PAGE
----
Congratulations on your decision to start your own Victory Garden 2.0! Now it’s time for planting your garden outdoors!
In a previous blog, we talked about victory gardens and how to plan them, including starting from seed. Now it’s time to think about planting your garden outdoors.
The following tips are all from the wonderful people at the National Garden Bureau who launched the idea of the Victory Garden 2.0 this spring, based on the book from James H. Burdett, the Victory Garden Manual, published in 1943. Mr. Burdett was the founder of the National Garden Bureau in 1920 and today, as we celebrate the NGB’s 100th anniversary, his advice and tips are still extremely useful.
Ten Steps for Planting Your Own Victory Garden 2.0
1. For transplants, follow recommended planting dates based on your last spring frost-free date. Rushing your planting could mean that a late frost will kill your baby transplants or that the transplants will simply sit in too-cool soil until it warms up.
2. Soil is a vital if complex issue in gardening, but the important thing to understand is that you need top quality soil if you want to grow top quality vegetables. It has to be rich and well drained, yet able to hold a decent amount of moisture. So before planting, make sure you have prepped your soil by mixing in 2 to 3 inches (5 to 7.5 cm) of compost into a previously established bed or brought in the best soil you can find if you’re starting a new raised bed. Then you are ready to begin planting!
3. Cool-season vegetables typically have shorter crop times and thus produce edibles earlier. So, consider starting your garden by direct-sowing lettuce, radishes, peas, etc. if the temperatures are still cool in your area. Some seeds are very tiny so take care to avoid planting too many. That is wasteful and will result in more work as you’ll need to thin your plantings later as they grow and crowd each other out. Follow the recommended sowing dates on the seed package.
4. For best results, plant vegetables at the recommended spacing. Look for this information on seed packets, in catalogs, on websites and on tags. Overcrowding is one of the most common mistakes gardeners make. It results in less airflow which then leads to disease. It can also result in smaller sized plants and smaller and less crops since these plants can’t get enough nutrients. Remember, sometimes more isn’t better when it comes to planting too many plants in a small area.
5. Handle transplants gently, don’t compress the soil and, in most cases, plant to the same depth as it was in the original container. One exception is tomatoes and peppers: they can be planted deeper, which is especially helpful if the transplants are tall and leggy at planting time. Bury peppers a bit deeper than the root ball to encourage additional root growth that will make them sturdier. If your tomatoes are very leggy, you can bury tomatoes a full 2/3 of the plant if you want, although normally 1/3 would suffice for a healthy young plant. Tomatoes have the ability to sprout additional roots along the buried stem that will help keep the plant upright and allow it to better survive the hot summer days.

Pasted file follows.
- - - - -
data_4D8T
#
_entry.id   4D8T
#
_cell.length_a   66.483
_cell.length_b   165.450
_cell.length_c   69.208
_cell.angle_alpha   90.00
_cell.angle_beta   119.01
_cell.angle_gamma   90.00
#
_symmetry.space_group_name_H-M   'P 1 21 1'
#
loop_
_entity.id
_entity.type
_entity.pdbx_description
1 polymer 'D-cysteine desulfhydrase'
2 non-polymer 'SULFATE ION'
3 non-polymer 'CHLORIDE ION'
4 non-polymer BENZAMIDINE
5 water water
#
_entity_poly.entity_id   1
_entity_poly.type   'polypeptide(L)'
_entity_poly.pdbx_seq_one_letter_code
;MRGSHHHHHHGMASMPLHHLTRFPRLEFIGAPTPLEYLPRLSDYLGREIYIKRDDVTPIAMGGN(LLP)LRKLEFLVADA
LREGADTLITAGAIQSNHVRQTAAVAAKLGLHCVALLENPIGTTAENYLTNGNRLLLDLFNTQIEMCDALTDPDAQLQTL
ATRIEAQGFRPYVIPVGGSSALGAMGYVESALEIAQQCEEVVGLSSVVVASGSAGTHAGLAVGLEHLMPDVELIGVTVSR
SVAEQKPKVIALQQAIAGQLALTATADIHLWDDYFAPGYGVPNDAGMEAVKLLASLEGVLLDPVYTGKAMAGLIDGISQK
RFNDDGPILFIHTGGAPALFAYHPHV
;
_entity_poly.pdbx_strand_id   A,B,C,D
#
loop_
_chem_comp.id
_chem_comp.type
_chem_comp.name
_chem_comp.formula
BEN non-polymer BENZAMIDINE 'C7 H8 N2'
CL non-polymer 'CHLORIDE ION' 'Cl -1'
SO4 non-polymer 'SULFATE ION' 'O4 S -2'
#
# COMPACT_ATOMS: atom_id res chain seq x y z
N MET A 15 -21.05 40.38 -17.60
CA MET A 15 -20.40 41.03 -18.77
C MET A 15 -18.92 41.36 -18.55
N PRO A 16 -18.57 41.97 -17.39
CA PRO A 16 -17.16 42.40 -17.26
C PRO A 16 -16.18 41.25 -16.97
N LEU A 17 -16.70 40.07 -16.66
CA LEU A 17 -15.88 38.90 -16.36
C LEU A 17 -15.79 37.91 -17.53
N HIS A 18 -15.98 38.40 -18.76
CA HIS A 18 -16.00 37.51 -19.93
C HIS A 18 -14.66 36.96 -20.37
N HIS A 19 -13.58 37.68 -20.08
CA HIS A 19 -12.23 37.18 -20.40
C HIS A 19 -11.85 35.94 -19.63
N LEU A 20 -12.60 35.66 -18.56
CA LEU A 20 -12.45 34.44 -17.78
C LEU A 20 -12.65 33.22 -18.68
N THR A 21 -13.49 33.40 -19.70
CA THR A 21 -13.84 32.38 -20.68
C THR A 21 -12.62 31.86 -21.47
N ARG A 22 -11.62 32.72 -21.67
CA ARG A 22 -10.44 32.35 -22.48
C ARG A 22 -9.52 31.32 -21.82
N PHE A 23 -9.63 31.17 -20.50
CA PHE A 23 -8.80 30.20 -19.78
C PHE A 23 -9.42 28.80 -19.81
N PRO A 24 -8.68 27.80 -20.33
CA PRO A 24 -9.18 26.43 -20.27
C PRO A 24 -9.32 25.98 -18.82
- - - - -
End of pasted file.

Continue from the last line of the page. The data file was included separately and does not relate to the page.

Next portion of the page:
6. Using trellises and other supports for vining crops allows you to grow more vegetables in a smaller space since they will grow up, not out. This includes cucumbers, pole beans, melons, squash and peas. This is called vertical gardening and it’s a major space saver!
7. Tradition says vegetables should be planted in rows from north to south. This is so that one row won’t shade out the other. Even if not planting in rows, keep this in mind for raised beds and containers so that shorter plants are situated to the south and larger plants are to the north of those plants.
8. Fertilizer is a vital component in most gardens. You can incorporate a slow-release fertilizer into the soil at the beginning of the season and/or apply soluble fertilizers every two to three weeks throughout the growing season.
9. Watering is, of course, very important in your garden. The success of your time and effort will depend on proper watering. But, don’t stress. It takes some trial and error, but with these six tips, you will soon be an expert.
10. Lastly: To mulch or not to mulch? This is a personal choice but using mulch around your vegetable plants has many benefits. You’ll find more information on mulching in the article Vegetable Gardens Need Mulch Too!
Now it’s time to get out and start planting your own Victory Garden 2.0!
Information and photos supplied by the National Garden Bureau
Nicely written, LaidBack Gardener. I loved especially how you covered the goal of every garden goals for health and wellbeing. Also, Victory Garden Tips #7 I liked most. So I would like to recommend this https://www.edenhorticulture.co.uk/ in case you need a gardening supply.
Your blog seems really useful for us. We also want to draw your attention to our Starting a Vegetable Garden’. You can get more information at https://oakia.com/starting-a-vegetable-garden/?ref=ra
#gardening #oakia.com#vegetablegarden #garden
Very nice article! I’ll leave your comment so my readers can find your site.
Cool season vegetables would have been nice, and I really did try. The problem was that I started a new garden late this year, and the season for coon season vegetables ends earlier here. Even the radish bolted! Well, now that the garden is developed in this spot, we can try cool season vegetables in autumn.
Based upon short supplies of gardening items, I think a lot of new folks have heeded this advice. 🙂
One of my local garden centers has recently closed for the summer: they have NOTHING left to sell!